In his new book Breath: The New Science of a Lost Art, journalist James Nestor argues that modern humans have become pretty bad at this most basic act of living. We breathe through our mouths and into our chests, and we do it way too fast. There’s even a phenomenon called “email apnea,” where multitasking office workers breathe irregularly and shallowly, or even hold their breath, for half a minute or more while glued to their devices.
Besides all the worrisome health problems this may cause—detailed pointedly in Nestor’s book—our ineptitude at breathing may have another big consequence: contributing to our anxiety and other mental health problems. [Read more…] about New book shares science and techniques to breathe better and promote calmness not anxiety
Welcome to a new edition of SharpBrains’ e‑newsletter, featuring 12 fascinating neuroscience findings and open questions–and the beautiful image above.
#1. “With this image I want to illustrate the large advances made in imaging methods over the past century, allowing modern neuroscientists to look at neurons in ways that Cajal could have only dreamed of.” – Silvia Rodriguez-Rozada, Center for Molecular Neurobiology, Hamburg. Award-winning image shows neuroimaging progress in a century
#2. One more reason why lifelong learning matters: Study: High Cognitive Reserve (CR) seen to significantly lower dementia risk even in the presence of high Alzheimer’s Disease (AD) neuropathology
#3. It’s Friday; perfect time to make some fun and healthy weekend plans: How feeling awe in nature can spur mental well-being and personal growth
#4. Not a bad idea either: On cutting “empty brain calories” by reading a book instead of social media
#5. “…humility helps people let go of defensiveness, take in information that challenges their political views, and see the humanity in people on the other side of the political spectrum. Though it’s not always easy to embrace—especially for those who wrongfully equate it with weakness or a lack of conviction—humility may be what we desperately need right now in the United States.” On perception, cognitive bias and cultivating humility ahead of next week’s vote
#6. “When it feels like the world is crashing down around them, giving young people a moment to feel, express, and receive gratitude can help—and that in itself is something to be grateful for.” Study: A combined teaching + app gratitude program helps adolescents address anxiety and improve mental health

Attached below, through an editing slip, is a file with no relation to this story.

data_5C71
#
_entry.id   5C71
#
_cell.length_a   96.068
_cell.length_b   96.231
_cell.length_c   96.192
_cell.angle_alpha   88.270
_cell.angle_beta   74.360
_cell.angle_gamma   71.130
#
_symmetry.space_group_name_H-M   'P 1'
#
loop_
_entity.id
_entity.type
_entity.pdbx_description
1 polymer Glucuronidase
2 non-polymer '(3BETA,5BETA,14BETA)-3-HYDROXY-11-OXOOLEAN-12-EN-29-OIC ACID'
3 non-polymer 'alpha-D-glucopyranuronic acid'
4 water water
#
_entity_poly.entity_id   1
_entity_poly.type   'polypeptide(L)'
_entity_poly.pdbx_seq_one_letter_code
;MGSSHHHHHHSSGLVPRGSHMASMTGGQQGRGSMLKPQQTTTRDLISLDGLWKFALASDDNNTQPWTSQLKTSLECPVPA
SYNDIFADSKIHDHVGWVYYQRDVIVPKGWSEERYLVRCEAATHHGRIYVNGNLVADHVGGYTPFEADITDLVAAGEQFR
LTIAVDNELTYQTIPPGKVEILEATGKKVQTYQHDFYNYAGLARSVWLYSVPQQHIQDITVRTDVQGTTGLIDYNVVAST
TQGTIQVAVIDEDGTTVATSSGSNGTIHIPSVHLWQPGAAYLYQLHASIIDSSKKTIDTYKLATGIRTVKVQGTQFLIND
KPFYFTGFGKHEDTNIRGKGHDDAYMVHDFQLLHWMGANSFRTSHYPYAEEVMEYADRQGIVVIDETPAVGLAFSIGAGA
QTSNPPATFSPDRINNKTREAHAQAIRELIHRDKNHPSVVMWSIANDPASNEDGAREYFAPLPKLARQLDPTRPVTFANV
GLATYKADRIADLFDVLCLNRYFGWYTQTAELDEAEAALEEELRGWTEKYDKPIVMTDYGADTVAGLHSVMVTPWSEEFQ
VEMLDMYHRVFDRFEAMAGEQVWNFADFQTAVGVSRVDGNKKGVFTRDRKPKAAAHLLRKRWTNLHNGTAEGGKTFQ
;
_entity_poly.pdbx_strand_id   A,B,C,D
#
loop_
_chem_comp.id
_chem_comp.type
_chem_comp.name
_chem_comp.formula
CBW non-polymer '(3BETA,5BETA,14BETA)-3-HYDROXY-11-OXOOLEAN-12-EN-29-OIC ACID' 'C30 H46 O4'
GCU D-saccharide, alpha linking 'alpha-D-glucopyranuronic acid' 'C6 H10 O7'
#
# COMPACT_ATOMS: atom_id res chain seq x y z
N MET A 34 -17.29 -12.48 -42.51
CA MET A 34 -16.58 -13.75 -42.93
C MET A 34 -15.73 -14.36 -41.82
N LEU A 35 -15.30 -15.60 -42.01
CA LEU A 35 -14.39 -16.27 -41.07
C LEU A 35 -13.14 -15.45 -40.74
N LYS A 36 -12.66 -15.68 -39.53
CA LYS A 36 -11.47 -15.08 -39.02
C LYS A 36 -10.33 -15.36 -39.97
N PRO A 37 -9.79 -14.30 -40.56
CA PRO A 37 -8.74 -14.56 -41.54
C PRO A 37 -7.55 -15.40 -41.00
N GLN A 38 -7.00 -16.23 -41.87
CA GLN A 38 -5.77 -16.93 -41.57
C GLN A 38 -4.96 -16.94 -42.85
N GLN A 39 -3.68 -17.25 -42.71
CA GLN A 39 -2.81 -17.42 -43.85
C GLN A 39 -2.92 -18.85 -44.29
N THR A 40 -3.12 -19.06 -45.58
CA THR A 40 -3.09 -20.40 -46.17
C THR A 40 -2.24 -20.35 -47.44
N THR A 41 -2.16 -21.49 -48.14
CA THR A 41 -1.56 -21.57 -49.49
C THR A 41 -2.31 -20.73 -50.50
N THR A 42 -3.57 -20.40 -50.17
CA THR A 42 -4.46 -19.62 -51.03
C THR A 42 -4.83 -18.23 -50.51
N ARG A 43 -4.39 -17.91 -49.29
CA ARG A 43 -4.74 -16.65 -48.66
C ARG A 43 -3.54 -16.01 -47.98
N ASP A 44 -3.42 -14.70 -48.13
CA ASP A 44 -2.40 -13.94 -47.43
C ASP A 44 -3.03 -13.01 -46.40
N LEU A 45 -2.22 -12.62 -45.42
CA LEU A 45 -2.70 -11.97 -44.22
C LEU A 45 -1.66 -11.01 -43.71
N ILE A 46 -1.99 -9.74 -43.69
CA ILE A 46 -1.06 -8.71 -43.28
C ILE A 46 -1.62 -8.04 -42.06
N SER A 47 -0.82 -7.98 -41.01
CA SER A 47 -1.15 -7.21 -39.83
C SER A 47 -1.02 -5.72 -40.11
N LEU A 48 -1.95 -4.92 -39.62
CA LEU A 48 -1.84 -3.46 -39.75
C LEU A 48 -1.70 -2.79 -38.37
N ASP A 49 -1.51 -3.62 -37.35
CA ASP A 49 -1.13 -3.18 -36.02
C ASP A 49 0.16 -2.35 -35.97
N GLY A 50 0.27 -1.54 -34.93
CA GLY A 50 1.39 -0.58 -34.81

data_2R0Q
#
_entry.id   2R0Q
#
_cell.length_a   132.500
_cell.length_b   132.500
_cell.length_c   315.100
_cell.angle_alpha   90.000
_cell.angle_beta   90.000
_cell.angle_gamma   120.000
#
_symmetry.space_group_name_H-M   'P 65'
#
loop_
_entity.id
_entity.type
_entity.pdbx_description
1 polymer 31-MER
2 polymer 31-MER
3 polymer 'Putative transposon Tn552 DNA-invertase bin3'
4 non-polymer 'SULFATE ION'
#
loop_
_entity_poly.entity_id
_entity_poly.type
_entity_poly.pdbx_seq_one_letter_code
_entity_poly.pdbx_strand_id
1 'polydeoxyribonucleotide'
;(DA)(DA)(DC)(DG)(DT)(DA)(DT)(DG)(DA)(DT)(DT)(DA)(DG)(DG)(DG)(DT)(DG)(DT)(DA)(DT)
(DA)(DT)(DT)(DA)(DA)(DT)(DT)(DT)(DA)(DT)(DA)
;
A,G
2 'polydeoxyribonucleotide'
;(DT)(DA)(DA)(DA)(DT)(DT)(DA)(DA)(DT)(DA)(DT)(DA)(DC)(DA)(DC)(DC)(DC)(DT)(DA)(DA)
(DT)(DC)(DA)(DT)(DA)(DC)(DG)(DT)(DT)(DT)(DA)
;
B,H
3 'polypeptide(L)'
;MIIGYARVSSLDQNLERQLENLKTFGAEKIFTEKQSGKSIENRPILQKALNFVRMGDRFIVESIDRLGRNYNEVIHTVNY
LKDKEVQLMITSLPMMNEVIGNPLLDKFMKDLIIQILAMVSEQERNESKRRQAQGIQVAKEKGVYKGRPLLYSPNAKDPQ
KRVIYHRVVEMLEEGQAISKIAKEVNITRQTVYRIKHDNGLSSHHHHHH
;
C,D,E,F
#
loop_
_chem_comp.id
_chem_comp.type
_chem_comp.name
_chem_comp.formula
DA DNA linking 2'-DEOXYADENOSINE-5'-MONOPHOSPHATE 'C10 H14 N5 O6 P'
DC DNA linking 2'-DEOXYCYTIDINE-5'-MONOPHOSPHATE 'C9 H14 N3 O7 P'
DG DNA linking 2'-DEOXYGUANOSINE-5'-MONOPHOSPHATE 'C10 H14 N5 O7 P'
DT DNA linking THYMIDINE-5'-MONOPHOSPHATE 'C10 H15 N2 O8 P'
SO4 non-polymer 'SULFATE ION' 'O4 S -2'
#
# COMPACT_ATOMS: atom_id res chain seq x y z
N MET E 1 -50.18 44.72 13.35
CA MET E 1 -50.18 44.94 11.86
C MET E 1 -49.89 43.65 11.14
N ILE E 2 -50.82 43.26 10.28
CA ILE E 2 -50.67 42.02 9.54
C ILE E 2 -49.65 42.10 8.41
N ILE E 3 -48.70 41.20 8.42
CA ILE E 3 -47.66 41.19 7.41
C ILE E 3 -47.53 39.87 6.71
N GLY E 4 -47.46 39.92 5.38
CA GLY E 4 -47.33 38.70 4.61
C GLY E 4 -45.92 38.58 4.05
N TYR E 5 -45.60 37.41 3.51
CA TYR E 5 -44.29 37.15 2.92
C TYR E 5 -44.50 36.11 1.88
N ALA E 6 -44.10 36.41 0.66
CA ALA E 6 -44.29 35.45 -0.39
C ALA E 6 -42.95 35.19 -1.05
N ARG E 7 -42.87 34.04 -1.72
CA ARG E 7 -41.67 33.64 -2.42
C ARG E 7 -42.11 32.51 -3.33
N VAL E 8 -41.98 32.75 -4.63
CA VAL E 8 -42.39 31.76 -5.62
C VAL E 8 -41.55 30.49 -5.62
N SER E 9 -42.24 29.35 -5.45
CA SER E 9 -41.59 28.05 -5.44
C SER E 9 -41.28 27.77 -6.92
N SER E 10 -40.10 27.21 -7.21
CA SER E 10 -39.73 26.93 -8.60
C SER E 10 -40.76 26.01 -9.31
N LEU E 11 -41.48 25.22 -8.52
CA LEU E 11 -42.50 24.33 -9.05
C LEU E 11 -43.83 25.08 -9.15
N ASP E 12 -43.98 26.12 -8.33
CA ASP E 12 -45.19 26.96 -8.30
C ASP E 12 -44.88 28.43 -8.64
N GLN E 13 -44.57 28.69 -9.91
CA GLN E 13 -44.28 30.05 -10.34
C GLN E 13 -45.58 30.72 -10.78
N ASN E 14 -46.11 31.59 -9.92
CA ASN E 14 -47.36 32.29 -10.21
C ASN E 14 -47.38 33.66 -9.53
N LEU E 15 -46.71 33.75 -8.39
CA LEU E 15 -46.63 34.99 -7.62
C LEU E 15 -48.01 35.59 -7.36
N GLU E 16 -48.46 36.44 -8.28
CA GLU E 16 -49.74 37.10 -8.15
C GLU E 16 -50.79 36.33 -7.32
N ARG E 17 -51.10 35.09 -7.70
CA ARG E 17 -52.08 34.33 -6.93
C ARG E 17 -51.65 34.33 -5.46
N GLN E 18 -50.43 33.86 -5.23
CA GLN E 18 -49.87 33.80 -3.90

#7. To honor ADHD Awareness Month, let’s address this most important question: What should come first to treat ADHD in children, behavior therapy or stimulant medication?
#8. Debate: Can mindfulness and meditation be harmful? Two new studies answer the question in apparently opposite but actually quite complementary ways.
#10. “…new study funded by the National Institutes of Health that aims to recruit 30,000 volunteers to participate in a memory training study that compares multiple approaches to train working memory”: Given cognitive strengths and needs are diverse, what brain training may work best for each person and under which conditions?
#11. “Virtual reality is a promising skills-based behavioral medicine that has been shown to have high patient engagement and satisfaction,” said Beth Darnall, PhD, AppliedVR’s chief science advisor. “However, chronic pain patients to date have had very limited access to it, so we’re excited to continue working with the FDA to develop our platform and get it into the market faster.” The FDA clears AppliedVR headset to help treat fibromyalgia and chronic pain
#12. “Having run a media company in a tough market with a young, millennial workforce, we witnessed first-hand how there was a complete lack of investment in helping this generation with their mental health in a way that they’re used to: a community product that is mobile-first and video-led. We want to make the world a happier place by making working on your mental health as normal as going to the gym.” — Adnan Ebrahim, co-founder and CEO of MindLabs. What will the ‘Peloton for mental health’ look like five years from now? And, who will develop it?
Wishing you a safe and healthy November,
Alvaro Fernandez and the SharpBrains Team
Yes (in perhaps 8% of individuals). Can mindfulness and meditation be harmful? (Science Focus):
Meditation has escaped both the religious cells of monks and nuns and the labs of scientists. An increasing number of people are using meditation apps to deal with mental health problems, such as depression and anxiety. Although there is no clear estimate of how many people are practising meditation, last year one single app had close to 40 million downloads. [Read more…] about Debate: Can mindfulness and meditation be harmful?